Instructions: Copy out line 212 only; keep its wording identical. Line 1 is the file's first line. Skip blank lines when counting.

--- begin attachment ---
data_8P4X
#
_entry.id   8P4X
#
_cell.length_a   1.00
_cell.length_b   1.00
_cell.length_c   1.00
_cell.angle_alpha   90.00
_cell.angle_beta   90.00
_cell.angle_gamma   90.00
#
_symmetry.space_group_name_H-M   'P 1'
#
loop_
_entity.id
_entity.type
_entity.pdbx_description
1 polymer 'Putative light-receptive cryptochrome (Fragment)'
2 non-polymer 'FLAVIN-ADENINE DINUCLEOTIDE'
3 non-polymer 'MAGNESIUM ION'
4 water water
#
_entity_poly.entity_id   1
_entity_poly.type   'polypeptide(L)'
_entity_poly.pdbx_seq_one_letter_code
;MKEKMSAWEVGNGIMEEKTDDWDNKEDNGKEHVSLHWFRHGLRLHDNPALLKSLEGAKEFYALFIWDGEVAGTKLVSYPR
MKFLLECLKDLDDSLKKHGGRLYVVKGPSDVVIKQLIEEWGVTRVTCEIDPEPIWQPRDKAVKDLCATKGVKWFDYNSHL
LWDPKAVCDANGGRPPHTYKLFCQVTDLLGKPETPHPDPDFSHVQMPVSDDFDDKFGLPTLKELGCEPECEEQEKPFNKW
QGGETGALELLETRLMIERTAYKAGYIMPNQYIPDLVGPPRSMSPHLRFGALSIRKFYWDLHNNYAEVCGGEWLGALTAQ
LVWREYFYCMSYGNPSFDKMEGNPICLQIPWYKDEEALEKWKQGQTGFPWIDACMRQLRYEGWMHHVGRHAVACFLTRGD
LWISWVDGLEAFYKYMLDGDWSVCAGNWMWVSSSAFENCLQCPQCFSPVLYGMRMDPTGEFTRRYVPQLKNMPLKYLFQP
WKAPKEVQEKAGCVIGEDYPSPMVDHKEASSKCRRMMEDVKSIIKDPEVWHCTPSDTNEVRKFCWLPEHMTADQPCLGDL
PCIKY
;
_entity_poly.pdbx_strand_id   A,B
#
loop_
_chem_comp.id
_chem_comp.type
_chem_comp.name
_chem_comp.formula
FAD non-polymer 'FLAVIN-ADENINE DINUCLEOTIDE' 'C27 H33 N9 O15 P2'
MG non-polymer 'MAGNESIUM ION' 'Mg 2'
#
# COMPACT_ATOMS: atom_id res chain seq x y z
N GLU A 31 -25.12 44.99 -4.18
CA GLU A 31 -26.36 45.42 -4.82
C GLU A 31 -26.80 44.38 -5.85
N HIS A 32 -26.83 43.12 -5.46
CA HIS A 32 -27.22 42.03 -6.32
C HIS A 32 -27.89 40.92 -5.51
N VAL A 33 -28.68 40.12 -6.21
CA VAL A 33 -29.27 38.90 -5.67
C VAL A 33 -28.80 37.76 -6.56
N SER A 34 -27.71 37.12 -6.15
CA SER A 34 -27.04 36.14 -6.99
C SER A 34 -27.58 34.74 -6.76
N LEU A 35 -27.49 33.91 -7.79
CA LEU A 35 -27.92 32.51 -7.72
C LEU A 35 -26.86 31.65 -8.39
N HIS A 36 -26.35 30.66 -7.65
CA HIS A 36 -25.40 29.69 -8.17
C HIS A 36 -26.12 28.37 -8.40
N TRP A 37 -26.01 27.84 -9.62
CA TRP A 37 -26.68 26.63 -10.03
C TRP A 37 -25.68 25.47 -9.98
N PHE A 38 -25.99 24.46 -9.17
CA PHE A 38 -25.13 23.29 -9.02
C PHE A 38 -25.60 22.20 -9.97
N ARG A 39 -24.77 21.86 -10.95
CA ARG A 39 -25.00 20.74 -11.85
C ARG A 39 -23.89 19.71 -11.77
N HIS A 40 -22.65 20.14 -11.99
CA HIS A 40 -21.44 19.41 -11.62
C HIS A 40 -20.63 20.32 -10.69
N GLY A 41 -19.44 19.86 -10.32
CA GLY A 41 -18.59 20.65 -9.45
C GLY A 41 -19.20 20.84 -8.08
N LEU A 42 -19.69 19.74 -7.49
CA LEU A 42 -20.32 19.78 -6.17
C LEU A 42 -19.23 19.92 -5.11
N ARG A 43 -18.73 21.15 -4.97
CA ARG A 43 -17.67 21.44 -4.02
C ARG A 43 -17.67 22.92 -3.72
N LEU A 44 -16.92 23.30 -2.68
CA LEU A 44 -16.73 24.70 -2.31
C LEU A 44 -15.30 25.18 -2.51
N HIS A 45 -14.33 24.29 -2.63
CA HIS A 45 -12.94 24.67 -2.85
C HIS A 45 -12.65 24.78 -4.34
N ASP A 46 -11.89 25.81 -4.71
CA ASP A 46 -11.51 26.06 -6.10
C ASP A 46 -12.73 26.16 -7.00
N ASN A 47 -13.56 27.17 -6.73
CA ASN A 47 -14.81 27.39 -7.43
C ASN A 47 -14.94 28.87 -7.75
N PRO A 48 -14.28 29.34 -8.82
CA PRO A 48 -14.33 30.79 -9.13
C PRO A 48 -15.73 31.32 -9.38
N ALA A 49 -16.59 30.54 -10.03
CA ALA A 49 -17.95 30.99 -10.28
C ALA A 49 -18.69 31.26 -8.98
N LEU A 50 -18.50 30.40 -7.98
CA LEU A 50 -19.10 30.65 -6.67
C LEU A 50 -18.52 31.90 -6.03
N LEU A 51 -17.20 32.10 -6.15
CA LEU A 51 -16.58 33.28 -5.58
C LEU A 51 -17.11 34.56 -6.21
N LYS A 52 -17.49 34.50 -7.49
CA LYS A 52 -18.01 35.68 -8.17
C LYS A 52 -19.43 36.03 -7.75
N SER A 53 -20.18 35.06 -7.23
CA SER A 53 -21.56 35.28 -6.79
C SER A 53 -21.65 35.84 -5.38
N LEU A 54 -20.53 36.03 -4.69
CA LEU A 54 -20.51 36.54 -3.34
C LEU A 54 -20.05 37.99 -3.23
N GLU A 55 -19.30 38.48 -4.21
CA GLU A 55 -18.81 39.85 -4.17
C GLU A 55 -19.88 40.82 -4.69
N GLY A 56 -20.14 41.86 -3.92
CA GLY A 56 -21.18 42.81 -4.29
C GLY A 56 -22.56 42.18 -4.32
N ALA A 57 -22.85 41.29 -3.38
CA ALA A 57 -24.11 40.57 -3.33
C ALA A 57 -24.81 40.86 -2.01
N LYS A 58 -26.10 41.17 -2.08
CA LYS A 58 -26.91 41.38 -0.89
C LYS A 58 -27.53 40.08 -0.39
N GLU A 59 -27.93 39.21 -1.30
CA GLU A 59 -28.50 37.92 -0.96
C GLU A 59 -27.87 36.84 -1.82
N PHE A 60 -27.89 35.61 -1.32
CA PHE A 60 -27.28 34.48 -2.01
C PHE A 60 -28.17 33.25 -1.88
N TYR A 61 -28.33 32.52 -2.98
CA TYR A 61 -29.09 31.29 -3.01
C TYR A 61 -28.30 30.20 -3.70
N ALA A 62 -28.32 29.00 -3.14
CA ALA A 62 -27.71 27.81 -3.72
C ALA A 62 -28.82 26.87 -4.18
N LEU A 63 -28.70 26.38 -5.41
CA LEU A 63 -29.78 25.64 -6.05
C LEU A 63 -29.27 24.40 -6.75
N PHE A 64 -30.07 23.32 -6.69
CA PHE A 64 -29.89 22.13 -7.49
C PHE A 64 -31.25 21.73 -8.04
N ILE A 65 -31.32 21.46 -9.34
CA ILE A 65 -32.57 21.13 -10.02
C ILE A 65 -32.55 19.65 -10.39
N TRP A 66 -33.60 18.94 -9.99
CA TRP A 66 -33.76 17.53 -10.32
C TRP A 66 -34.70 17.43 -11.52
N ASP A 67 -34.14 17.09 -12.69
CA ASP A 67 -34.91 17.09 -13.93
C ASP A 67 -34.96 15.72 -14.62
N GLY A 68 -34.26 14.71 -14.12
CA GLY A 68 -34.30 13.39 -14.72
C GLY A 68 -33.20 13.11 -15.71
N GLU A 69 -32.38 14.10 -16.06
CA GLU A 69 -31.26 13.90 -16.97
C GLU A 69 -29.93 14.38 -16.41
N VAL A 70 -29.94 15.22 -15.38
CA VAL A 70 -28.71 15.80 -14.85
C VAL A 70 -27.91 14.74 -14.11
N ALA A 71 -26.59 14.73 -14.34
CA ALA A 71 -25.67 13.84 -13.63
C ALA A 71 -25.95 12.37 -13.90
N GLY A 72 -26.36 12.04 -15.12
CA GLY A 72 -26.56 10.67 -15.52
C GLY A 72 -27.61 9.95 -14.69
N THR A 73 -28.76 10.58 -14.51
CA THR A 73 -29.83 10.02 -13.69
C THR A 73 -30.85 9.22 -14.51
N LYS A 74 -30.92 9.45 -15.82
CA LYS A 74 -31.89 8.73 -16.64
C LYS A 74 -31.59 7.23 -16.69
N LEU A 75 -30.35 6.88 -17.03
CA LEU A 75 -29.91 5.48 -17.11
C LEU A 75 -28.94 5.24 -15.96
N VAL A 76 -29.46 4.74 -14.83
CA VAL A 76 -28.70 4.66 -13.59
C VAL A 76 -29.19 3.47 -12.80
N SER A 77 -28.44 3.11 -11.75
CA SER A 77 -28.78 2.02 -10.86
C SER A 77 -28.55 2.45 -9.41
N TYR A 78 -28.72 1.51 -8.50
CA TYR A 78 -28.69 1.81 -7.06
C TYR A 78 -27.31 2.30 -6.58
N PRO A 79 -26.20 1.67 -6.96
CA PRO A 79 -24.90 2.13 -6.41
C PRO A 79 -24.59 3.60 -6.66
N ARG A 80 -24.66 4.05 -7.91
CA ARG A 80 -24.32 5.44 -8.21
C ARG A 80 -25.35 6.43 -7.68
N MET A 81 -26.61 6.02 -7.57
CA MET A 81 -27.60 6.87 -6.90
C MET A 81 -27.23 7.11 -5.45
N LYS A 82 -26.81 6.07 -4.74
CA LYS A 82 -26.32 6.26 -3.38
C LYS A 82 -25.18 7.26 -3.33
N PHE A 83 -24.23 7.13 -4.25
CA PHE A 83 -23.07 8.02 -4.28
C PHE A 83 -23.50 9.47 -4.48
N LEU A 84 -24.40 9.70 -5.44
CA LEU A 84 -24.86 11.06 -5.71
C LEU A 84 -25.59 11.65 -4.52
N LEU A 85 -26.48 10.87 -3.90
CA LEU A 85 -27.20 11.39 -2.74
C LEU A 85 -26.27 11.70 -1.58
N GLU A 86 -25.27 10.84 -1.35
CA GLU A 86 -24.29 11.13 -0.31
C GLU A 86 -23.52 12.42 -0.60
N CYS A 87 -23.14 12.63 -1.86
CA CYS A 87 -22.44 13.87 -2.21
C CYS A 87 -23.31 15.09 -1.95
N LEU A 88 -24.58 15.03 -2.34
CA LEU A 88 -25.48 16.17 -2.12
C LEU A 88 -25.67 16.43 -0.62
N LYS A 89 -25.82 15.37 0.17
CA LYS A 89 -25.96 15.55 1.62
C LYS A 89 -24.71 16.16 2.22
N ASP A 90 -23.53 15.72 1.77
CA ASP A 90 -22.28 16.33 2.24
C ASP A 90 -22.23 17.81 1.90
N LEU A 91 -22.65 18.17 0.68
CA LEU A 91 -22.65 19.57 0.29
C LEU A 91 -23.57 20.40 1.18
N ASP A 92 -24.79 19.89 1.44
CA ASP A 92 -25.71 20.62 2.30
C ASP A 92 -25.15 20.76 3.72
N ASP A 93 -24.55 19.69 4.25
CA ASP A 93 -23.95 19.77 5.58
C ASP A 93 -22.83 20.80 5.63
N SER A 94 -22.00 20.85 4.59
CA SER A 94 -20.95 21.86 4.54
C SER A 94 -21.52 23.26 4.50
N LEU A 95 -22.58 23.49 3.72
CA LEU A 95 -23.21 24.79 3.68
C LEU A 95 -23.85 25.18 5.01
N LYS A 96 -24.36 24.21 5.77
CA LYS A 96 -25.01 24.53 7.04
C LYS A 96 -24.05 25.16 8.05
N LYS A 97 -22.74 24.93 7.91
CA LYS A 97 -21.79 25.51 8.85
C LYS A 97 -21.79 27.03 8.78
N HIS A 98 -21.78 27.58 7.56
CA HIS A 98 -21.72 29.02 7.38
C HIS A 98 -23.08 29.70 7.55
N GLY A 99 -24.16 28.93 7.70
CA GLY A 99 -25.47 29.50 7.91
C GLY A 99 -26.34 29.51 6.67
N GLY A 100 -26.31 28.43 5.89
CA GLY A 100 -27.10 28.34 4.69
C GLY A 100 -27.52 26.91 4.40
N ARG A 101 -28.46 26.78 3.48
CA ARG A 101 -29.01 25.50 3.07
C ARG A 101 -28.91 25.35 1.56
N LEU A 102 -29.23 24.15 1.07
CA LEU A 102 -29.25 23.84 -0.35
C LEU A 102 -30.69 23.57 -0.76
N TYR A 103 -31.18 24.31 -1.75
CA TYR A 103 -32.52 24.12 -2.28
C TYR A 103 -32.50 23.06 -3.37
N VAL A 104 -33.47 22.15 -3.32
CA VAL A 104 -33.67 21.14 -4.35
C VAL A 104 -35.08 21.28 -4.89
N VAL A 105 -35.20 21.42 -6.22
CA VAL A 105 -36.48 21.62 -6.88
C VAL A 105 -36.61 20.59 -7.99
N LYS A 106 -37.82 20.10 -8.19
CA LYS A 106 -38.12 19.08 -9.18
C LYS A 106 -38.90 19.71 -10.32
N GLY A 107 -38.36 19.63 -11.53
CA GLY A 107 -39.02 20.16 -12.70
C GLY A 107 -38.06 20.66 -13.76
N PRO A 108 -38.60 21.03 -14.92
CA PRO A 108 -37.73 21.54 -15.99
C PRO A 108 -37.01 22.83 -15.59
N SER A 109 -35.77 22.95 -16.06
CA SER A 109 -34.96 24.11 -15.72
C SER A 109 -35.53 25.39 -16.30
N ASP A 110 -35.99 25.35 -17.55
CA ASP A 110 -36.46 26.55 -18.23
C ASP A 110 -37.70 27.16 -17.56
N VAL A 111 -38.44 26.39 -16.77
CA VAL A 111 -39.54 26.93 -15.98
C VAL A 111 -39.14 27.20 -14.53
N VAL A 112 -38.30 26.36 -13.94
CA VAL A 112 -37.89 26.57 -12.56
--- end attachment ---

CA GLU A 86 -24.29 11.13 -0.31